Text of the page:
Sarah and Bernard both mentioned that with PingIntelligence for APIs in GA, Ping’s AI/ML teams can now look to add new capabilities into their other products.
With AI/ML integration with their IDaaS products, Ping says it’ll require less complexity, money, and time for companies; IT won’t have to spend as much time creating rules and policies, for one. AI/ML can be used to observe each individual user, collecting and analyzing their unique signals and behavior patterns to help identify them, making it much easier to authenticate them—and prevent unauthorized access to someone able to get ahold of an employee’s password.
While definitely welcome, other vendors have already started adding these features to their products, especially with regards to behavioral-based features, like contextual access, so we’ll see if Ping uses AI/ML in a way that makes it clear it’s just not mentioned for the sake of it being the latest buzzword.
To get to zero login, for low-risk activities, Ping says it will require ML. With zero login, the goal is to understand a user’s normal behavior (for example, using a known device, with the user’s typical behavior, like typing patterns) and allow the user access without needing to actually login. This is meant for low-risk activities, such as making a purchase online and having it sent to your home or work address (something an attacker is unlikely to do).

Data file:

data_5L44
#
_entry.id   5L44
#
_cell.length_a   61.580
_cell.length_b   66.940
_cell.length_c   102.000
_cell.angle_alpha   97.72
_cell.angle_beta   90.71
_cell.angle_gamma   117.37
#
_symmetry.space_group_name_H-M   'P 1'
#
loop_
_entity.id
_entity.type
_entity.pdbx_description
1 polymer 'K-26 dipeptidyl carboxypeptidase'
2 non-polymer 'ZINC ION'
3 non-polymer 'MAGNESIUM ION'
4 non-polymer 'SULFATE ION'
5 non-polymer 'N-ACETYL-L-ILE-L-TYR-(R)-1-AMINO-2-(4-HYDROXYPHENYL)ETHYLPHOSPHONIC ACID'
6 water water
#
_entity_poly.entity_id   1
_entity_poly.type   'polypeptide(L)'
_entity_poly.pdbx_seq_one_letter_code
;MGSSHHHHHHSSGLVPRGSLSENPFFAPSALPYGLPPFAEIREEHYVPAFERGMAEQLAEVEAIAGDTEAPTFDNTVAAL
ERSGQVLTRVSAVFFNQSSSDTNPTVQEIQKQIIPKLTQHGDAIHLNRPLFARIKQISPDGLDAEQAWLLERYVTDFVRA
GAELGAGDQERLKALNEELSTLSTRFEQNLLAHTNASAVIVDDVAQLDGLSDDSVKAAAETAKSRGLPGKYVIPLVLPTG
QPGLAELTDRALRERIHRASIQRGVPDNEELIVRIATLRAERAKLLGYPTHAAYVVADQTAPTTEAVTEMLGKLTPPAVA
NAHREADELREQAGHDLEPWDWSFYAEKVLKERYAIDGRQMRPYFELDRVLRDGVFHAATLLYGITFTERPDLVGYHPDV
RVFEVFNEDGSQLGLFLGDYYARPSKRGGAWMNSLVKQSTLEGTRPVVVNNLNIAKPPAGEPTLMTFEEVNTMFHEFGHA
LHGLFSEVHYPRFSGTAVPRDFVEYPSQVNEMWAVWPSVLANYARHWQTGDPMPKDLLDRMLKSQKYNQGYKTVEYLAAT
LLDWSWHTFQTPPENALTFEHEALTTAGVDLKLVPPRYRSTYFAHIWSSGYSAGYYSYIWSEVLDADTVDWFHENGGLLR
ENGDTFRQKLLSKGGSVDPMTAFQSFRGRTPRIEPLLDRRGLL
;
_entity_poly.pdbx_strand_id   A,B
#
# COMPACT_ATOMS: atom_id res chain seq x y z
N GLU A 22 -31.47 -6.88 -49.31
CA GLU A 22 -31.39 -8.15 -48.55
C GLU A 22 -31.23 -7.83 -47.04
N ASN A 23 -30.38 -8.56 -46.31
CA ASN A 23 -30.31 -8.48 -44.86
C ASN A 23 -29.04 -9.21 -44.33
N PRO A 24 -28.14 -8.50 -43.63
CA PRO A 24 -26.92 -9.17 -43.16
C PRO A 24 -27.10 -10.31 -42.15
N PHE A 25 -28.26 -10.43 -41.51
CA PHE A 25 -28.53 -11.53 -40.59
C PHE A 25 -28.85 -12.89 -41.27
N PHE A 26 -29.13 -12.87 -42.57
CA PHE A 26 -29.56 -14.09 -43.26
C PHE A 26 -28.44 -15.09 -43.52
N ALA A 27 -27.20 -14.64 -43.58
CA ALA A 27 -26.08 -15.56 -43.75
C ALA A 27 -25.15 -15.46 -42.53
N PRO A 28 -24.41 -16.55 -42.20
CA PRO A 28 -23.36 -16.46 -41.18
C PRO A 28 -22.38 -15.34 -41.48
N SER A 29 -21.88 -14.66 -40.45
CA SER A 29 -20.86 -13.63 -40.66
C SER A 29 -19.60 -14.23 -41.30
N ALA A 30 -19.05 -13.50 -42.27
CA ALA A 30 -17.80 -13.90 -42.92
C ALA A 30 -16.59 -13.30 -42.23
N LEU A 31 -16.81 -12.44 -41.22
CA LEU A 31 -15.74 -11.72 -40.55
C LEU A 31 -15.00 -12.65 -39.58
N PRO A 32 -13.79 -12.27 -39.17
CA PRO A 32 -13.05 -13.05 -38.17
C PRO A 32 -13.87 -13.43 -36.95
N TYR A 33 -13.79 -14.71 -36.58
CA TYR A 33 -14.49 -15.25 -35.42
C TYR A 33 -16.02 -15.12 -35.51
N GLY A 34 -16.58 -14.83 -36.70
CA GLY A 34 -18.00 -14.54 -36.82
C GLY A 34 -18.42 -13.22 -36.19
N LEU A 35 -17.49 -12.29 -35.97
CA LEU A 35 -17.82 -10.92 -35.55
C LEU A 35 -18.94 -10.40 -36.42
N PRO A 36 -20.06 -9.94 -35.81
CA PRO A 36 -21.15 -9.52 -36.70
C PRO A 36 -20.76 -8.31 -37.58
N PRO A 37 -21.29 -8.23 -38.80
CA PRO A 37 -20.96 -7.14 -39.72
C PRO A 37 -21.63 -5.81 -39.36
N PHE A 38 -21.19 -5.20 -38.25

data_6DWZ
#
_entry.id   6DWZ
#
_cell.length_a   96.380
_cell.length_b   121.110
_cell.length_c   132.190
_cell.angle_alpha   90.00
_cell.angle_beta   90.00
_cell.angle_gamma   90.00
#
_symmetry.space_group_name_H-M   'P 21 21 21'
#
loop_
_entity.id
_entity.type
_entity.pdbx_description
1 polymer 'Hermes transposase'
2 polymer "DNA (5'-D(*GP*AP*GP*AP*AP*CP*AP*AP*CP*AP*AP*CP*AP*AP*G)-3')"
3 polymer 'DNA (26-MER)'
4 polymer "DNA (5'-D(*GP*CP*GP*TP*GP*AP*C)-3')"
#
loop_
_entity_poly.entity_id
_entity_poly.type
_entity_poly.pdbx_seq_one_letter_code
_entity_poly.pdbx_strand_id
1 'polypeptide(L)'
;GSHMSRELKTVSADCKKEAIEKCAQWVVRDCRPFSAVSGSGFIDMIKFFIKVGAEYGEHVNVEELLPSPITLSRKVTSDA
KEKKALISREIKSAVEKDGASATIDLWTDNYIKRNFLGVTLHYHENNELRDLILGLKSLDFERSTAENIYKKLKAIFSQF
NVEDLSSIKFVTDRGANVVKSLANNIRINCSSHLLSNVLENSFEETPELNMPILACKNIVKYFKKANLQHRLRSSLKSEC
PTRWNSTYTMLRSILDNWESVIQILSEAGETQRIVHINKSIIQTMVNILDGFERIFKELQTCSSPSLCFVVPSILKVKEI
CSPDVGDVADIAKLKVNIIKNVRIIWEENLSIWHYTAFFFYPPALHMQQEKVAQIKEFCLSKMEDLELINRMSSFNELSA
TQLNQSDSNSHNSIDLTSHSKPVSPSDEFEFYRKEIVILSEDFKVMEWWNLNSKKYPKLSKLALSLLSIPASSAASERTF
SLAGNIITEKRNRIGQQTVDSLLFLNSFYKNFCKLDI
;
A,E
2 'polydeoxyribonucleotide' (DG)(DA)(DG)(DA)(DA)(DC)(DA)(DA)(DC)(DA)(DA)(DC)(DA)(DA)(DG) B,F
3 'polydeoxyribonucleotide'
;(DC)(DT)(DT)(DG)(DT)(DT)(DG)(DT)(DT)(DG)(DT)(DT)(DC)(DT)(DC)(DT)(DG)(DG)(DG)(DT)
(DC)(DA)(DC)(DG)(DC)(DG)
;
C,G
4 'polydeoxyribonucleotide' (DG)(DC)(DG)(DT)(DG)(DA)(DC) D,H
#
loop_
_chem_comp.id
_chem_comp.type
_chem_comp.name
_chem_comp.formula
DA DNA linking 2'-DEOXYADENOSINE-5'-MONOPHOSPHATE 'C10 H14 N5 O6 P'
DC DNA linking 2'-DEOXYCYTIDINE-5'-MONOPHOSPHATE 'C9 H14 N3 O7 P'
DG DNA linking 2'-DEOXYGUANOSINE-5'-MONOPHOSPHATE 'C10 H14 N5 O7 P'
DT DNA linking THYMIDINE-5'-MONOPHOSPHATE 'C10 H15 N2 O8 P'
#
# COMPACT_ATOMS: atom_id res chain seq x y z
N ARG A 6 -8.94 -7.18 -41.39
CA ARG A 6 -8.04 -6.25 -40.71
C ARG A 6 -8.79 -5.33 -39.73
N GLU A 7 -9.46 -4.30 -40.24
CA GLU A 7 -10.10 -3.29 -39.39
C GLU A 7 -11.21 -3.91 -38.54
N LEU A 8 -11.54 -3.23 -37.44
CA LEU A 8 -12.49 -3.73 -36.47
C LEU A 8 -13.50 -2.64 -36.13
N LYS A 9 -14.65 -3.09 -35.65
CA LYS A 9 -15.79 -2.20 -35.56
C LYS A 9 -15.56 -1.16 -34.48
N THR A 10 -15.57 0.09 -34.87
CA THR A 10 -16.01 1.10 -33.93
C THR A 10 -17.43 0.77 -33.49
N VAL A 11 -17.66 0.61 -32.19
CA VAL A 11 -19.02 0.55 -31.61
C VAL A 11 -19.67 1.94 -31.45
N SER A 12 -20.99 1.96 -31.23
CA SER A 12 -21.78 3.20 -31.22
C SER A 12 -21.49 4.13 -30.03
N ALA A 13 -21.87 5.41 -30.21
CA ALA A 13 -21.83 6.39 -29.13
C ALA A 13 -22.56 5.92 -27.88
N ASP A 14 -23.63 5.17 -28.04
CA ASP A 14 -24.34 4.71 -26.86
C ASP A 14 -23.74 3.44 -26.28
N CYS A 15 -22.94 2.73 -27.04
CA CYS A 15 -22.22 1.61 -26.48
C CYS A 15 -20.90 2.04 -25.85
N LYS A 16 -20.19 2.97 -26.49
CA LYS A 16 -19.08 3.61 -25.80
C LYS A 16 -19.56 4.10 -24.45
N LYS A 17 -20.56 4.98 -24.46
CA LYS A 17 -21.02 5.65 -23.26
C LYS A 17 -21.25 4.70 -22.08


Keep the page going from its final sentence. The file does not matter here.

Other odds and ends I learned from the conference
Here are some smaller additional things I learned from the conference that are worth noting.
- PingOne, Ping Identity’s IDaaS single sign-on solution, now supports more open standards, including OpenID Connect as well as SCIM for provisioning. Andre mentioned to me that he believes that support for SCIM should become an industry standard and that it’s currently in the same position SAML was just a couple years ago.
- While talking about this, Andre also said he came across an “SSO Wall of Shame,” which calls out companies that currently charge for SSO (some companies listed include Atlassian, Github, and Trello).
- Some of Ping’s biggest customers have just a few apps in the cloud, Andre told me. To illustrate this, he explained that one customer only had a single app in the cloud and by the end of 2019 planned to double that—at best. This just goes to show that IDaaS vendors need to offer hybrid solutions if targeting the enterprise. Other companies with identity products have announced similar hybrid solutions because on-prem apps still make sense for particular use cases and that isn’t changing. Google Cloud announced secure LDAP at Cloud Next in London just a couple weeks ago, a move to indicate that they will meet businesses where they’re at, even if wide cloud acceptance isn’t there yet.
It continues to be a battle to provide adequate protection around user identity, while also keeping the user experience from becoming too complex and obnoxious. Ping spent time at Identify saying they’re continuing to work on finding a good middle ground between the two.
For now, Ping is looking to push clients that already have ID management in place to start integrating MFA into that. Once employees and organizations are used to it, maybe it’ll be time to migrate to password-less login and zero trust, and move organizations beyond reliance on passwords.